Death Penalty: Yes
Alligator on the Hillsborough River near Tampa. Photo by Richard Dieter.
Prior to 1923, executions in Florida were carried out by the county, rather than the state. Florida changed execution methods from hanging to electrocution, when it placed executions under state control.
1827 – First known execution in Florida, Benjamin Donica hung for murder.
1923 – A bill places all executions in Florida under state (rather than local) jurisdiction, and substitutes hanging for the electric chair.
1972 – The Supreme Court strikes down the death penalty in Furman v. Georgia. Florida subsequently passes a new capital punishment statute.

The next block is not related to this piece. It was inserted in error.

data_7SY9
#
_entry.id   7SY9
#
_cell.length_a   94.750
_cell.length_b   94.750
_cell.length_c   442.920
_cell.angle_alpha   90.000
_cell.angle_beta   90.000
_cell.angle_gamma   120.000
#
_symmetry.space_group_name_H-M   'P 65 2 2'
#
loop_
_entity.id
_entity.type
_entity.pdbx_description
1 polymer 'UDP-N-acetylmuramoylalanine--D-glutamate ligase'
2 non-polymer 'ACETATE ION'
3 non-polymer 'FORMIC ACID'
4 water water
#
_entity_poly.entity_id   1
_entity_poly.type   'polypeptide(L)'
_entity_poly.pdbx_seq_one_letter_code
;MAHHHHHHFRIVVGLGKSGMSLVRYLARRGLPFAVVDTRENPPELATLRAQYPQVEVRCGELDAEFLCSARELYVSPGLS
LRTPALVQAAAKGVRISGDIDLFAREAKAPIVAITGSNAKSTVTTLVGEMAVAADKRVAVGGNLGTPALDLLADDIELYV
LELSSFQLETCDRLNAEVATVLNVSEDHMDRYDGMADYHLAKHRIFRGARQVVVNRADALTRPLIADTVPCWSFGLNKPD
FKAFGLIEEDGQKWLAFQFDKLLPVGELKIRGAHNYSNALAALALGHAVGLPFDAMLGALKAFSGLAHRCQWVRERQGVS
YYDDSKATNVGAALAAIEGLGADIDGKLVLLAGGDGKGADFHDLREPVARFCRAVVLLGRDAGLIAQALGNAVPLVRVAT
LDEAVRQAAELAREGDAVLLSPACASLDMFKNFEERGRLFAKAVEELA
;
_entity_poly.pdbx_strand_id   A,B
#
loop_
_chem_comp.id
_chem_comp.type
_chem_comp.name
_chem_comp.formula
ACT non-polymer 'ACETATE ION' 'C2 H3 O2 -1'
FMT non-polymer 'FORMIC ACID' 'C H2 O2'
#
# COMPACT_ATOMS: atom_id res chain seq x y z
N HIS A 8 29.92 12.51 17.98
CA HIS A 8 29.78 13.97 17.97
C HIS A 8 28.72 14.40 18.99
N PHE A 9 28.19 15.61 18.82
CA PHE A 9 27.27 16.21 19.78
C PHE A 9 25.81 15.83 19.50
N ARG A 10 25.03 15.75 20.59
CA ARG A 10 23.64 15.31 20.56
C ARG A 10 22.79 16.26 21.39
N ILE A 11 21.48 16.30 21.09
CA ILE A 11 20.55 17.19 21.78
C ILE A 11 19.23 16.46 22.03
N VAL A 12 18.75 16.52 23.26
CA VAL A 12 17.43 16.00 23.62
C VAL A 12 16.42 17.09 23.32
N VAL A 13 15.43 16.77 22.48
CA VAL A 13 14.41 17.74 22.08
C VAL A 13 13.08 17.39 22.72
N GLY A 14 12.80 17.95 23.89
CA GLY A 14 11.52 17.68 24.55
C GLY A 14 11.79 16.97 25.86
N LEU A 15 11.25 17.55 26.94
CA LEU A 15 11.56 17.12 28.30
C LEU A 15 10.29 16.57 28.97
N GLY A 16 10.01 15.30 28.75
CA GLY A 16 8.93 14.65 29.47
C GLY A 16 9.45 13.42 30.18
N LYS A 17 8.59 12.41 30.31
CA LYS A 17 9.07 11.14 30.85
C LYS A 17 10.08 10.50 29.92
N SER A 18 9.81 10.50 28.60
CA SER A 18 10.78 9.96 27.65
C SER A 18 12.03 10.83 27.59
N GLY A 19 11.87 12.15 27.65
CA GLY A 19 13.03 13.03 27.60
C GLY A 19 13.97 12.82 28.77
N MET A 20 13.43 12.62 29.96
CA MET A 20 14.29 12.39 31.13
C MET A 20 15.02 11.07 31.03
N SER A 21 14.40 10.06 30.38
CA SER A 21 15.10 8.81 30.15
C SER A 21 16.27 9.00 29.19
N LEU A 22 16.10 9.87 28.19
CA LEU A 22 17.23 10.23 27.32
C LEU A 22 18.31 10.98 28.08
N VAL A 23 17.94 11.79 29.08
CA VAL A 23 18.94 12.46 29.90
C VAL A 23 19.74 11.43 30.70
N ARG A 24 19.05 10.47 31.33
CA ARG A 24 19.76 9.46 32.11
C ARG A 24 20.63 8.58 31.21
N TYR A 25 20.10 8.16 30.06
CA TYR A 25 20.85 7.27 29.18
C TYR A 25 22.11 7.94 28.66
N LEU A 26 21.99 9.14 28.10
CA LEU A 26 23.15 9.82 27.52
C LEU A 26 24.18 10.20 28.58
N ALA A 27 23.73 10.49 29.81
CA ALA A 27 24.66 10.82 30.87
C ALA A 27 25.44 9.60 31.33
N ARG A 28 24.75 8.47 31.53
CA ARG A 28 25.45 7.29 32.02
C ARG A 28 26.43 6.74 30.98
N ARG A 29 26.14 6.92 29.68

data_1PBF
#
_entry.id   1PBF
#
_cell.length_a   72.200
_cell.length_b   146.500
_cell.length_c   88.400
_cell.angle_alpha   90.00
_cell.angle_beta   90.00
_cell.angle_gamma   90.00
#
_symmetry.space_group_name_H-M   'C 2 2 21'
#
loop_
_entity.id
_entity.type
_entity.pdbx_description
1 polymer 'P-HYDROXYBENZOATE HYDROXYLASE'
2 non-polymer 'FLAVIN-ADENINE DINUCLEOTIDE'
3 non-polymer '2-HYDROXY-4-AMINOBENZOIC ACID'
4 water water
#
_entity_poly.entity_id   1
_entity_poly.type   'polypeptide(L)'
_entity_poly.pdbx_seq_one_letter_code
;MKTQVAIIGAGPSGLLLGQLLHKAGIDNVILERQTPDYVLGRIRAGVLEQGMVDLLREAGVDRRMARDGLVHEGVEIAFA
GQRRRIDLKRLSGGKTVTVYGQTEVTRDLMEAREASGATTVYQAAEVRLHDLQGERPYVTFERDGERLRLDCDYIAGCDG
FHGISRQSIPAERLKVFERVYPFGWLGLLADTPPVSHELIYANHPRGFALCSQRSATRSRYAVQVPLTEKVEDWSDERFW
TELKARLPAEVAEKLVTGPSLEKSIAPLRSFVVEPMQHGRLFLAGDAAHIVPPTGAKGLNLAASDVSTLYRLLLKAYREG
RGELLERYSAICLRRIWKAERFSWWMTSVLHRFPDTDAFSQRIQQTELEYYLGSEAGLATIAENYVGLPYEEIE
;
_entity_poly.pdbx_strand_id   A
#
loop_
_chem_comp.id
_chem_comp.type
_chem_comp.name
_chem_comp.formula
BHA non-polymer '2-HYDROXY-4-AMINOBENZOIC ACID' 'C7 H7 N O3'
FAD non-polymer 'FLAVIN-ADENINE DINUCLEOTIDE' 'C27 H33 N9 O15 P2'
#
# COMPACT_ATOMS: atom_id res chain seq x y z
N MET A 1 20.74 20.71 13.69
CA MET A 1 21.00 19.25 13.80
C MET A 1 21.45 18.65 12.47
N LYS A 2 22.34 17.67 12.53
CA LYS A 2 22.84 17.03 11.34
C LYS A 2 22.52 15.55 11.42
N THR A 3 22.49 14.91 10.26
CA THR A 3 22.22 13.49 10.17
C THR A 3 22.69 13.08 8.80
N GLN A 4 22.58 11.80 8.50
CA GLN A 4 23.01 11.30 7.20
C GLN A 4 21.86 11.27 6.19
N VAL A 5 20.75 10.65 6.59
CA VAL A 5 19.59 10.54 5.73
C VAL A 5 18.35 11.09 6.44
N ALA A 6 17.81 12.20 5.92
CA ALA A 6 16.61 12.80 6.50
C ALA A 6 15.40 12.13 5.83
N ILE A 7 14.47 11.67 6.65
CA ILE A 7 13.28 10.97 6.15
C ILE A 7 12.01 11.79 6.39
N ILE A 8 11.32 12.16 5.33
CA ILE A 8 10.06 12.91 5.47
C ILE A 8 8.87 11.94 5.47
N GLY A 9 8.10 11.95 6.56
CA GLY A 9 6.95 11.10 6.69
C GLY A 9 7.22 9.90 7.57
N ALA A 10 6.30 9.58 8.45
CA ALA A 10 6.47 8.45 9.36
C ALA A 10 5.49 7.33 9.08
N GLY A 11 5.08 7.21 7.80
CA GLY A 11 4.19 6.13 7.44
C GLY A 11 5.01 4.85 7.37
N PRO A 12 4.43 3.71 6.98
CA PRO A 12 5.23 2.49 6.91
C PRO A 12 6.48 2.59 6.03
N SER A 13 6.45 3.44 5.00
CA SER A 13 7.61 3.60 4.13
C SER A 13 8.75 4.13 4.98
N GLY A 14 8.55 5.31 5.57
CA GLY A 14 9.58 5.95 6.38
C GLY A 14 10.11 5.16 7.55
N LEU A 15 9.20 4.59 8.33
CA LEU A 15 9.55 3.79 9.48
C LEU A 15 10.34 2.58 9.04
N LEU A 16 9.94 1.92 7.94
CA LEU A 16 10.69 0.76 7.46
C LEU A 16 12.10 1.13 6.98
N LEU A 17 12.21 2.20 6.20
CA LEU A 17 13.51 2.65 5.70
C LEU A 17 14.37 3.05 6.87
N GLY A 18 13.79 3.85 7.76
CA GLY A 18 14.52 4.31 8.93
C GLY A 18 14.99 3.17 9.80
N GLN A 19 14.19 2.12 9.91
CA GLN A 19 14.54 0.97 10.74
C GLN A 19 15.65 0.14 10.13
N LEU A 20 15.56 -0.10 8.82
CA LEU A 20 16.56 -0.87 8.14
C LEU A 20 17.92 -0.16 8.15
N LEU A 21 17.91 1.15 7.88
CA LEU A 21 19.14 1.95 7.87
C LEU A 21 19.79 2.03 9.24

1976 – The Supreme Court reinstates the death penalty when it upholds Georgia’s statute in Gregg v. Georgia. In Proffitt v. Florida, the Court also upholds the Florida statute.
1979 – Florida is the first state to carry out a non-voluntary execution post-Gregg when it executes John Spenkelink.
1990s – Florida botches the electric chair executions of Jesse Tafero, Pedro Medina, and Allen Lee Davis and subsequently begins using lethal injection as its execution method.
2002 – Aileen Wuornos, called the first female serial killer by the media, is executed.
2016 – Florida statutorily abolishes judicial override, the process by which trial judges were permitted to impose death sentences despite an advisory jury's recommendation for life.
2017 – Florida statutorily abolishes non-unanimous jury recommendations for death and requires that the sentencing jury unanimously recommend a death sentence before the trial judge may impose a death sentence.